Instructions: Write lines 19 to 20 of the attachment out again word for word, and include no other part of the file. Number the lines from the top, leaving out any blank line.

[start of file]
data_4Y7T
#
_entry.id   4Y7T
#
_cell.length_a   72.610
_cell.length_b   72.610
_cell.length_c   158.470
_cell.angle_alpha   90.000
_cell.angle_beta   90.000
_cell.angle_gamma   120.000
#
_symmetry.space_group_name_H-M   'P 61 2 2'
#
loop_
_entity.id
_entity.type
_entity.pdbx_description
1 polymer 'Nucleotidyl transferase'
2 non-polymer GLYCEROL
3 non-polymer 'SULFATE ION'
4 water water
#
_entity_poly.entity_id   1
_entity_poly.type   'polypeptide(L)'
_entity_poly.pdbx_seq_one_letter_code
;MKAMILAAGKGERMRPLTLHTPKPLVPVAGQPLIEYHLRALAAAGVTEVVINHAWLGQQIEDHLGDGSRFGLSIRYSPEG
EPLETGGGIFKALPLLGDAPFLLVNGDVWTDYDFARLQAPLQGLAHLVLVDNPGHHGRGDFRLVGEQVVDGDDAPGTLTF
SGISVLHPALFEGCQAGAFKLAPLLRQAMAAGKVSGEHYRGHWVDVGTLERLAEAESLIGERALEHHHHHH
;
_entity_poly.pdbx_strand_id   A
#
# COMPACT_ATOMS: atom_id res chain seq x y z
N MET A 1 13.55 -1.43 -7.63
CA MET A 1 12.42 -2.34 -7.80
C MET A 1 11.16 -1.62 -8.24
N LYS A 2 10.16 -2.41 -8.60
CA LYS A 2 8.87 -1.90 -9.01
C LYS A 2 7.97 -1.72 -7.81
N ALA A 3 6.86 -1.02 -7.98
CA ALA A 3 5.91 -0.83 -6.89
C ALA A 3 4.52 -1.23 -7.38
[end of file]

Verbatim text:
2 non-polymer GLYCEROL
3 non-polymer 'SULFATE ION'